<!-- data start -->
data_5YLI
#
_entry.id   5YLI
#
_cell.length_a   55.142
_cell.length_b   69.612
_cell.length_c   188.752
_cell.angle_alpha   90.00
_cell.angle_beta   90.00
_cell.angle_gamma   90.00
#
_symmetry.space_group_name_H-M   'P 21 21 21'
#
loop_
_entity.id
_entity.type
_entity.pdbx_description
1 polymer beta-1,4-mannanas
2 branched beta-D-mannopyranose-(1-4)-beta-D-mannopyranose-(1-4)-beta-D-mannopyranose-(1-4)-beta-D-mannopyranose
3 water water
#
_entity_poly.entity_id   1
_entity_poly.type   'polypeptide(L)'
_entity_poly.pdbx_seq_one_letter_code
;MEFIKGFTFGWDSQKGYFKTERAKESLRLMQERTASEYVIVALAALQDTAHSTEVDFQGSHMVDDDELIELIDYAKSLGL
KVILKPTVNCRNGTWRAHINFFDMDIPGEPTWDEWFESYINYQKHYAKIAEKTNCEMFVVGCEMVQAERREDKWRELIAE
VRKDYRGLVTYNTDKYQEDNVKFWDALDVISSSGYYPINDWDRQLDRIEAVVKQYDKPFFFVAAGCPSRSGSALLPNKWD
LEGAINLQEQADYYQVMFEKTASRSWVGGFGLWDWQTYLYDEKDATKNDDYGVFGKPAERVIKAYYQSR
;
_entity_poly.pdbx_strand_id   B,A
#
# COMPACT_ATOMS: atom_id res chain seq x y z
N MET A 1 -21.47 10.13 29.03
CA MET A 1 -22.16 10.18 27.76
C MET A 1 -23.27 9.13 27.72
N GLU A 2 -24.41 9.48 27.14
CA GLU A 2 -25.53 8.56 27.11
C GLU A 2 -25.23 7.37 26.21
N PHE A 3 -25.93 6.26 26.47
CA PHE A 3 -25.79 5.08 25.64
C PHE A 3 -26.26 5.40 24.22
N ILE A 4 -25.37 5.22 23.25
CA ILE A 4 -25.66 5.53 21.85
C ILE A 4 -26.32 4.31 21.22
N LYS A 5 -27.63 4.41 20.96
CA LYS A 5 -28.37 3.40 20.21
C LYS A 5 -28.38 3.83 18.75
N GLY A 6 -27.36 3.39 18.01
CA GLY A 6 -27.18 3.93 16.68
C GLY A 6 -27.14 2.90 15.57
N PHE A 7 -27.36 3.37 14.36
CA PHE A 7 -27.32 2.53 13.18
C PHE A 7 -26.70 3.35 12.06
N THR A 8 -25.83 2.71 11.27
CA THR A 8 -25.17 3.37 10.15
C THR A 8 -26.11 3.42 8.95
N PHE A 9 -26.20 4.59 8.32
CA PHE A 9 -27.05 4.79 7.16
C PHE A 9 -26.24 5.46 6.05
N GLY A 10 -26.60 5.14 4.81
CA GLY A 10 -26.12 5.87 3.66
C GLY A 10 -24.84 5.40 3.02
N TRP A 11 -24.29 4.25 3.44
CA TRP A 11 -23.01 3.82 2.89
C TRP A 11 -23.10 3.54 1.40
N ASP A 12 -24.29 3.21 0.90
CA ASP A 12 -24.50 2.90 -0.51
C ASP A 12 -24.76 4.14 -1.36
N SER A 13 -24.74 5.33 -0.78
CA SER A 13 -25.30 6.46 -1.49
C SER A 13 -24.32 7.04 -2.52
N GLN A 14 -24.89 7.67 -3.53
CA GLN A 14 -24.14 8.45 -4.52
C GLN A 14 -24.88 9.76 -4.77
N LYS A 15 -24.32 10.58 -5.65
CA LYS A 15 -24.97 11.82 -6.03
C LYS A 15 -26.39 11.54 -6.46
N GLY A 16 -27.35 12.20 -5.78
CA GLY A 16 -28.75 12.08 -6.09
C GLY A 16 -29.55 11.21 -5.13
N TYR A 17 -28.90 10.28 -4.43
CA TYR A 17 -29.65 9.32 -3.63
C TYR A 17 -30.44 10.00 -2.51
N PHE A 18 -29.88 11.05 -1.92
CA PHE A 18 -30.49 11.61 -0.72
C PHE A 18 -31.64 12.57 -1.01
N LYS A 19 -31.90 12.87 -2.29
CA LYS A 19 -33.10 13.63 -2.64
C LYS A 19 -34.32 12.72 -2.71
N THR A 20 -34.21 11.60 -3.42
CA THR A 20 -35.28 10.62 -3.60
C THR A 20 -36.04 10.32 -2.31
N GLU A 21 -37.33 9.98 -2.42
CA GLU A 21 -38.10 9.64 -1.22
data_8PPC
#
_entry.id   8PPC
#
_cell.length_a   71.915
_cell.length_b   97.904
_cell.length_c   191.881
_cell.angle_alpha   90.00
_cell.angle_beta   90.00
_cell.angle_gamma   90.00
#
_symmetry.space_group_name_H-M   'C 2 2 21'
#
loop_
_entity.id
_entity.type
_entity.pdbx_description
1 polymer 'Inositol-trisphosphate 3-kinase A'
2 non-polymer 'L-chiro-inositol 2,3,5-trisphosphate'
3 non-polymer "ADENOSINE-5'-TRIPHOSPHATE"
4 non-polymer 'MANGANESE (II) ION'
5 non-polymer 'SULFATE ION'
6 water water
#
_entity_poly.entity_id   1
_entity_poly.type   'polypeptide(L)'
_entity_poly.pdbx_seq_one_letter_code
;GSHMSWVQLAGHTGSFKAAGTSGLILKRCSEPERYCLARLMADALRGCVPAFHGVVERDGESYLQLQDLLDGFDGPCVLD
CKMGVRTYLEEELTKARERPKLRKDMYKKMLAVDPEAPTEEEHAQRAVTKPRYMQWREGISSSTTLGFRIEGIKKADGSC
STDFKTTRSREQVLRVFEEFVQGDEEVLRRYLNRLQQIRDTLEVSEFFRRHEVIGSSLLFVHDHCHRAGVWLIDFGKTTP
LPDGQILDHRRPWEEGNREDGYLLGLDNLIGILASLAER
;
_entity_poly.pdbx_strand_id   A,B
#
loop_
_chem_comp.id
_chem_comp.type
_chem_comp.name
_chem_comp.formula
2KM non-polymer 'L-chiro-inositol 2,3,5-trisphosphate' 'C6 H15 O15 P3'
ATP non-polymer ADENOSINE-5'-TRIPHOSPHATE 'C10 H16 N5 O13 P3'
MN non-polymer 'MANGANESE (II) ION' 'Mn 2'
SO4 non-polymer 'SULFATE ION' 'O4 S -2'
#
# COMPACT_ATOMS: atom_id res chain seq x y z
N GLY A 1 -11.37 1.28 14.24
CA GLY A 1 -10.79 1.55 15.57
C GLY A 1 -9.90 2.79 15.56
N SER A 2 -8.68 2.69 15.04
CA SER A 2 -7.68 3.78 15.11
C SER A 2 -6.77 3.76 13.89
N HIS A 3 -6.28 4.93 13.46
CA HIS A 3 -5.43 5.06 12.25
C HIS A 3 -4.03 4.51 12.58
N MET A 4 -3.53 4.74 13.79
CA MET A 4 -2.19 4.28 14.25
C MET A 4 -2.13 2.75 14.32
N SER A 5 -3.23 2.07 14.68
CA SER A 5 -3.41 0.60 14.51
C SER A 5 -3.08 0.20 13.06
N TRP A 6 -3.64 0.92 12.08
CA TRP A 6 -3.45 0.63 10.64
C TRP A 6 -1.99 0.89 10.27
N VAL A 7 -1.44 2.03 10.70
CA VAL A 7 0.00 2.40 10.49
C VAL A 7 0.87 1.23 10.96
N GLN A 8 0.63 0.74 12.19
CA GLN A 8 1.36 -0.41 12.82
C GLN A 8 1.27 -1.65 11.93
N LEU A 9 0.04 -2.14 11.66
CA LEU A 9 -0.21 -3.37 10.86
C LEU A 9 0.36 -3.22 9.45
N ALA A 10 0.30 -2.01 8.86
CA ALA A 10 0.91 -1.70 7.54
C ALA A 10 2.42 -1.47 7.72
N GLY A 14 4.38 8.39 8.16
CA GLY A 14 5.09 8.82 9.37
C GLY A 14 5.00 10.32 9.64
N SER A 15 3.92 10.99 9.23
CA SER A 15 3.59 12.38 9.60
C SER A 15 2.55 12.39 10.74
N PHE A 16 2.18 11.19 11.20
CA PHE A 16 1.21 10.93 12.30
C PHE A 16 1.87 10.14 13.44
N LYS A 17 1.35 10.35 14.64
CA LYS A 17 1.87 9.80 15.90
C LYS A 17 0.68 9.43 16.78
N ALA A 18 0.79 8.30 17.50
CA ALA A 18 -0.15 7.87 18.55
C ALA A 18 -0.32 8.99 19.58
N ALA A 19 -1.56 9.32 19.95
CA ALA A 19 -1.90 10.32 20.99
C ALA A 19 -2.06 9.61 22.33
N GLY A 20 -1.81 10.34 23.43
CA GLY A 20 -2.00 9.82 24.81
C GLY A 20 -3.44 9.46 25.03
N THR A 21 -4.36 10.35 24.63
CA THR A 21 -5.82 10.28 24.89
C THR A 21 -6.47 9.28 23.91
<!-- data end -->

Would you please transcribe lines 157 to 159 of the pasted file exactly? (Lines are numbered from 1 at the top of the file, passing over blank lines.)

C TRP A 6 -1.99 0.89 10.27
N VAL A 7 -1.44 2.03 10.70
CA VAL A 7 0.00 2.40 10.49